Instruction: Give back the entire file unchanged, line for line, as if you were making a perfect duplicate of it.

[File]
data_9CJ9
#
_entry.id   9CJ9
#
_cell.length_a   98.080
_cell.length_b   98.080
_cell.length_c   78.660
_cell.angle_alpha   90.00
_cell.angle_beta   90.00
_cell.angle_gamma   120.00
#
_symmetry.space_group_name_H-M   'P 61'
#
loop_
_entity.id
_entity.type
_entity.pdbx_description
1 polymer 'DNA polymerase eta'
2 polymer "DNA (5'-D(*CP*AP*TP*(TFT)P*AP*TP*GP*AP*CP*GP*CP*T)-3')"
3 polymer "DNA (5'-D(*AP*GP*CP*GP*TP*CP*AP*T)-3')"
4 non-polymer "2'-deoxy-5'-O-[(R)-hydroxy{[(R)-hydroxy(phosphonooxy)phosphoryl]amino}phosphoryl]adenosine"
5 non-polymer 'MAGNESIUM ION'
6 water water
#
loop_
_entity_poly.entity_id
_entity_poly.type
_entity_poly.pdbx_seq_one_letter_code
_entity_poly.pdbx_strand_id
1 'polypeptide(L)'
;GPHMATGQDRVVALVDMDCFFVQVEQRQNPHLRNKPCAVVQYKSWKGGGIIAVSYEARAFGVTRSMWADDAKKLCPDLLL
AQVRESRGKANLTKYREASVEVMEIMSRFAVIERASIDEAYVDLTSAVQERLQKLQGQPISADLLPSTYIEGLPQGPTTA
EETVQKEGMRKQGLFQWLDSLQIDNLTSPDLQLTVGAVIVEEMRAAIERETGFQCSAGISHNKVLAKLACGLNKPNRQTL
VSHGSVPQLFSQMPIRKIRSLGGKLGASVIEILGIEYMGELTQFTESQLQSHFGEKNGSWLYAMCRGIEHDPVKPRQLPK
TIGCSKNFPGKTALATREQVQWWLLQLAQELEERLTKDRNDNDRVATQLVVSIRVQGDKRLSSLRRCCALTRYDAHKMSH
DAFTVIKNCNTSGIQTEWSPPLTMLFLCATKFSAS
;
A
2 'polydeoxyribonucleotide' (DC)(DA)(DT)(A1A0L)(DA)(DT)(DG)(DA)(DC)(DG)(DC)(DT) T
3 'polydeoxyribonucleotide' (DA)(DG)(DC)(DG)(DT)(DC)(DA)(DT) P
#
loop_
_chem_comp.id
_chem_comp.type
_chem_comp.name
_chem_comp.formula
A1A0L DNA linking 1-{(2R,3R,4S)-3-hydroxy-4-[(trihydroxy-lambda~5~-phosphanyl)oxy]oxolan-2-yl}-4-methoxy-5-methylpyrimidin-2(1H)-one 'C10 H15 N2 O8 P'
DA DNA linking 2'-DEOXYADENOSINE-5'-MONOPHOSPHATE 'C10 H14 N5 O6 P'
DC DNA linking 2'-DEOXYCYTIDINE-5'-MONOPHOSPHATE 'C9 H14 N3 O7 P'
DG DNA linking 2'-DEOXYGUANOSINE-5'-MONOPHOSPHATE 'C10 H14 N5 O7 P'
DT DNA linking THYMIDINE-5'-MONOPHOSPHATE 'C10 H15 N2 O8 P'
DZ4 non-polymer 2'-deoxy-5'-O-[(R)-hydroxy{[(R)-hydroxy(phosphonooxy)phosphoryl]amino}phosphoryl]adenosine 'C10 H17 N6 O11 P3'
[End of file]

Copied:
data_9CJ9
#
_entry.id   9CJ9
#
_cell.length_a   98.080
_cell.length_b   98.080
_cell.length_c   78.660
_cell.angle_alpha   90.00
_cell.angle_beta   90.00
_cell.angle_gamma   120.00
#
_symmetry.space_group_name_H-M   'P 61'
#
loop_
_entity.id
_entity.type
_entity.pdbx_description
1 polymer 'DNA polymerase eta'
2 polymer "DNA (5'-D(*CP*AP*TP*(TFT)P*AP*TP*GP*AP*CP*GP*CP*T)-3')"
3 polymer "DNA (5'-D(*AP*GP*CP*GP*TP*CP*AP*T)-3')"
4 non-polymer "2'-deoxy-5'-O-[(R)-hydroxy{[(R)-hydroxy(phosphonooxy)phosphoryl]amino}phosphoryl]adenosine"
5 non-polymer 'MAGNESIUM ION'
6 water water
#
loop_
_entity_poly.entity_id
_entity_poly.type
_entity_poly.pdbx_seq_one_letter_code
_entity_poly.pdbx_strand_id
1 'polypeptide(L)'
;GPHMATGQDRVVALVDMDCFFVQVEQRQNPHLRNKPCAVVQYKSWKGGGIIAVSYEARAFGVTRSMWADDAKKLCPDLLL
AQVRESRGKANLTKYREASVEVMEIMSRFAVIERASIDEAYVDLTSAVQERLQKLQGQPISADLLPSTYIEGLPQGPTTA
EETVQKEGMRKQGLFQWLDSLQIDNLTSPDLQLTVGAVIVEEMRAAIERETGFQCSAGISHNKVLAKLACGLNKPNRQTL
VSHGSVPQLFSQMPIRKIRSLGGKLGASVIEILGIEYMGELTQFTESQLQSHFGEKNGSWLYAMCRGIEHDPVKPRQLPK
TIGCSKNFPGKTALATREQVQWWLLQLAQELEERLTKDRNDNDRVATQLVVSIRVQGDKRLSSLRRCCALTRYDAHKMSH
DAFTVIKNCNTSGIQTEWSPPLTMLFLCATKFSAS
;
A
2 'polydeoxyribonucleotide' (DC)(DA)(DT)(A1A0L)(DA)(DT)(DG)(DA)(DC)(DG)(DC)(DT) T
3 'polydeoxyribonucleotide' (DA)(DG)(DC)(DG)(DT)(DC)(DA)(DT) P
#
loop_
_chem_comp.id
_chem_comp.type
_chem_comp.name
_chem_comp.formula
A1A0L DNA linking 1-{(2R,3R,4S)-3-hydroxy-4-[(trihydroxy-lambda~5~-phosphanyl)oxy]oxolan-2-yl}-4-methoxy-5-methylpyrimidin-2(1H)-one 'C10 H15 N2 O8 P'
DA DNA linking 2'-DEOXYADENOSINE-5'-MONOPHOSPHATE 'C10 H14 N5 O6 P'
DC DNA linking 2'-DEOXYCYTIDINE-5'-MONOPHOSPHATE 'C9 H14 N3 O7 P'
DG DNA linking 2'-DEOXYGUANOSINE-5'-MONOPHOSPHATE 'C10 H14 N5 O7 P'
DT DNA linking THYMIDINE-5'-MONOPHOSPHATE 'C10 H15 N2 O8 P'
DZ4 non-polymer 2'-deoxy-5'-O-[(R)-hydroxy{[(R)-hydroxy(phosphonooxy)phosphoryl]amino}phosphoryl]adenosine 'C10 H17 N6 O11 P3'